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Slow Burn (Full Screen) [Import]

Jennifer Ann Evans , Stuart Wilson , Christian Ford    R (Restricted)   DVD
2.2 out of 5 stars  See all reviews (4 customer reviews)
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Minnie Driver produces and stars in this sometimes unusual but largely familiar and undercooked crime thriller, a project seemingly aimed at hardening her good-girl image with a touch of the femme fatale. She plays Trina, the surviving daughter of a couple who spent their lives searching the Mexican desert for a fortune in lost diamonds. What a shock when a pair of escaped convicts (James Spader, chewing on an accent that could make him Ratso Rizzo's long-lost son, and Josh Brolin) stumble onto her camp, dragging the treasure behind them. Completely obsessed with the diamonds, she turns ruthless in her pursuit--these boys are rank amateurs next to Driver's hardened schemer. Director-cowriter Christian Ford carves the film out of sharp, sun-blasted colors that seem to bleach out over the course of the film, but the script's blatant echoes of Treasure of the Sierra Madre and Greed (including characters named after author Frank Norris and Greed protagonist McTeague) never allow the film to establish its own identity. Brolin turns in a fine performance as a holy innocent on the wrong path, and Stuart Wilson is excellent as the narrator and Trina's desert-rat protector, an ambiguous, dangerous figure always on the periphery of the story. The story concludes in a clever climax of dark irony, but the rest of the film is less satisfying--not quite predictable but never very surprising. --Sean Axmaker

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Customer Reviews

2.2 out of 5 stars
2.2 out of 5 stars
Most helpful customer reviews
Format:DVD
Minnie Driver plays treasure-hunting Trina, whose motive is not so much her love for money or easy life as her obsession with getting back the diamonds her ancestors had been involved with for four generations, and as a result, the film is more like a character-based drama than a thriller or action (you can see very little of it). Trina keeps on searching the treasure in spite of herself and her elder friend Stuart Wilson, who tries to trace the vanished Trina in the desert of Mexico, in order to bring her back to better judgment.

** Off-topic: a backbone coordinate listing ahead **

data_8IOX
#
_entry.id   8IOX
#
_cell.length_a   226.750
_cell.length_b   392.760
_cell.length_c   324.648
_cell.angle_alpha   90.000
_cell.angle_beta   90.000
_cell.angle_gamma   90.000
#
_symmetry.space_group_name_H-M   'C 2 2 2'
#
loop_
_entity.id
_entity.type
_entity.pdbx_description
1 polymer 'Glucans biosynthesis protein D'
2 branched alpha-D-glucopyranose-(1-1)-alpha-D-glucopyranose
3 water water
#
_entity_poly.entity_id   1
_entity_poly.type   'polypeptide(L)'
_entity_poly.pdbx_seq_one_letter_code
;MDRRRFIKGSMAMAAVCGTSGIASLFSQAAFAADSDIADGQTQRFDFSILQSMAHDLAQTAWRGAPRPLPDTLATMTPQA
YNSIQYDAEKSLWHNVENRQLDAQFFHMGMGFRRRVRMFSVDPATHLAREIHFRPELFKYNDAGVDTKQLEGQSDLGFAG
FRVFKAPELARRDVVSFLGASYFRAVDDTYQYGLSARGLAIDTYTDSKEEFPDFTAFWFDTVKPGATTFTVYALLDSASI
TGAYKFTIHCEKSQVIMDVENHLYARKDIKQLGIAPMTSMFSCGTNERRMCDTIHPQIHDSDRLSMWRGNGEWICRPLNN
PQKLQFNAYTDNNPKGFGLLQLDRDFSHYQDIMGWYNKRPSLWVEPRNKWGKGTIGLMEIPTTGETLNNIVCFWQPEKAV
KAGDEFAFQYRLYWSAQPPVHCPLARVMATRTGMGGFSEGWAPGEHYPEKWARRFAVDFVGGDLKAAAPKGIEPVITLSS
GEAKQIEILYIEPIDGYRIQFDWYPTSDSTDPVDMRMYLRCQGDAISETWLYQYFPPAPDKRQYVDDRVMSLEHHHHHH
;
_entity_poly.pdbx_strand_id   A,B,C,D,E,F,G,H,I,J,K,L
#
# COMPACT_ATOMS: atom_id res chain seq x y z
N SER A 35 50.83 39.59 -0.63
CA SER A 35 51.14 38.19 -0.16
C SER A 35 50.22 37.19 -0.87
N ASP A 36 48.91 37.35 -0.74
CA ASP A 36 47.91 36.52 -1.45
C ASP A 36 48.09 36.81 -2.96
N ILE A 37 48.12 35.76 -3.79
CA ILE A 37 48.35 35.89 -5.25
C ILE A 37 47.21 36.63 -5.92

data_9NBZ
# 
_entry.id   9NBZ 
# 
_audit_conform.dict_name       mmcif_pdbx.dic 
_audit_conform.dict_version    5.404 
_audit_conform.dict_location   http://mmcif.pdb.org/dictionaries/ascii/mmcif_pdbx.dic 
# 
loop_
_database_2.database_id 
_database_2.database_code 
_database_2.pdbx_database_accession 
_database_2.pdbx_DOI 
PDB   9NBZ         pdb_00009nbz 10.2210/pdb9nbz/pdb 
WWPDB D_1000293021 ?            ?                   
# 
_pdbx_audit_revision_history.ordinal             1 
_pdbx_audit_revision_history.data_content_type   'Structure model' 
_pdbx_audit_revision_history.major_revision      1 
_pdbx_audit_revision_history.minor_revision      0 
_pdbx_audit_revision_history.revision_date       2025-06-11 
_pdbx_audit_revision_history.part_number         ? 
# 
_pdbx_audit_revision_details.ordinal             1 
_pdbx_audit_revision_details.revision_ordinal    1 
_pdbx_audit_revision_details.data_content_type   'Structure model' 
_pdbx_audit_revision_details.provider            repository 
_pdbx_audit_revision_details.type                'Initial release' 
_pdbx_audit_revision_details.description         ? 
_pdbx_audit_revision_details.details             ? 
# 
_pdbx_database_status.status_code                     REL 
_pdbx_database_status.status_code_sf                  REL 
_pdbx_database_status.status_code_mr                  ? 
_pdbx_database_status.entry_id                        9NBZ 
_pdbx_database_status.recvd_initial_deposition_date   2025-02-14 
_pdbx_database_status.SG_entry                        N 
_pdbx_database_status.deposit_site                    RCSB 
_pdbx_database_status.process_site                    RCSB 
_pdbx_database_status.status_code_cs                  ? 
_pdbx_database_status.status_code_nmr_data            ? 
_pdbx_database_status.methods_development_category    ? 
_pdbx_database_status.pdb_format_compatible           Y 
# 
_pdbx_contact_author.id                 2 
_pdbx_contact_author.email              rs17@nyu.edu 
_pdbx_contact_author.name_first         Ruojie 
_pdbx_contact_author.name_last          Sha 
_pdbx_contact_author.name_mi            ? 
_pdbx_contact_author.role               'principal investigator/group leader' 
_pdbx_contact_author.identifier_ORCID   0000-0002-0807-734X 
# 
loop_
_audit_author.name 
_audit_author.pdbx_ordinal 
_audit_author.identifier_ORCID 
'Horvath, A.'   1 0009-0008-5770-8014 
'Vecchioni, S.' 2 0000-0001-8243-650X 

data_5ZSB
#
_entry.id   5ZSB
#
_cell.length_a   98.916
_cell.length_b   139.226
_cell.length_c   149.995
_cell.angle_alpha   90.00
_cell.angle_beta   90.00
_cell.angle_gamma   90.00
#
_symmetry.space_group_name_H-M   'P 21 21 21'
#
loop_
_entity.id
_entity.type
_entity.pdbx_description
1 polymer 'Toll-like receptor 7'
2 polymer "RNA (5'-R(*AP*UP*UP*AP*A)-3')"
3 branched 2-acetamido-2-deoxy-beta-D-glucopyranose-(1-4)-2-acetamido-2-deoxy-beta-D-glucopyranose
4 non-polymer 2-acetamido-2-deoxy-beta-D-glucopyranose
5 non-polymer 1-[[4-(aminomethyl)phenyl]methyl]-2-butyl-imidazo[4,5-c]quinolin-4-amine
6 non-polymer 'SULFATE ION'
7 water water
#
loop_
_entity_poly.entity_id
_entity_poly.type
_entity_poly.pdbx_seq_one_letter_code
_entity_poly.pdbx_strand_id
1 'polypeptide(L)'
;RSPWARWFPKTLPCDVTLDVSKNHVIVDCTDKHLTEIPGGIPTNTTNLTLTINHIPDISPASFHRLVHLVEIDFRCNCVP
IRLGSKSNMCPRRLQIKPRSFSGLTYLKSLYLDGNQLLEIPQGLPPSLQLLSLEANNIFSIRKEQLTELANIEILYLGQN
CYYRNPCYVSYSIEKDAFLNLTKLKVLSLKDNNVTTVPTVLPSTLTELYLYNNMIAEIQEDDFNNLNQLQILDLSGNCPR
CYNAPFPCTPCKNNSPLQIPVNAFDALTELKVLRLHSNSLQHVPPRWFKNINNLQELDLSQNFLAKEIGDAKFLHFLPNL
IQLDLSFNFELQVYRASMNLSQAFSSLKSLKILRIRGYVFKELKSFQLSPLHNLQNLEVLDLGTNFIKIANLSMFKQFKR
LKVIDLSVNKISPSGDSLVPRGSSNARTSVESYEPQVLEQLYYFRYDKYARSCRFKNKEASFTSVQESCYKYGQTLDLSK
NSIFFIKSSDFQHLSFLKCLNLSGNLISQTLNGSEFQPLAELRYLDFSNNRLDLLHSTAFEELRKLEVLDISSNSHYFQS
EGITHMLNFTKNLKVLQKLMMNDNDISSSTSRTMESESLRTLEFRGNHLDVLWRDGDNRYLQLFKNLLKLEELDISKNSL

The confusing story of "Slow Burn" develops those settings above as follows; opposite Minnie Driver, we have a pair of unrecognizable James Spader (with very heavy accent) and Josh Brolin, both of whom accidentally hit the paydirt where the said treasure had been hidden for a long time. AND again Minnie Driver happens to pass them by, to find exactly what she wanted .... The far-fetched story doesn't have enough speed to make us forget the implausible things going on the screen, and in fact, the film burns with its good cinematography of the desert, but way too slowly. The middle part of it reminds us of "Treasure of Sierra Madre," but doesn't have enough driving power of actions or characters which this Huston - Bogart classic is endowed with.
The ironic ending, which is clearly inspired by that of the silent-film masterpiece "Greed" (with a caged bird and chained bodies), shows considerable momentum, greatly assisted by Wislon's performance and the good images of the scorching desert and sun, but it takes too much time to reach there.
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Format:DVD
This is quite honestly the first and probably only review I will ever list on this site. I chose to do so, becuase of the popularity of this site for buying movies online. As a fan of many types of movies, all I can say is, PLEASE do not waste any part of your life watching any part of this. My girlfriend has a habit of watching B-movies, movies with cheesy actors, or after school special types of flicks. I reluctantly watched this with her and I'll call this an S-movie. S stands for *@#!, Slow, Stupid, and Straight to video which is exactly where it went. It is the worst movie I have ever seen with fimiliar actors in it (except JAMES SPADER - he hasn't been familiar since we hated him in "Pretty in Pink") Don't listen to any wannabe critics hyping it up. You want a description - it resembles something brown and flushable. :-)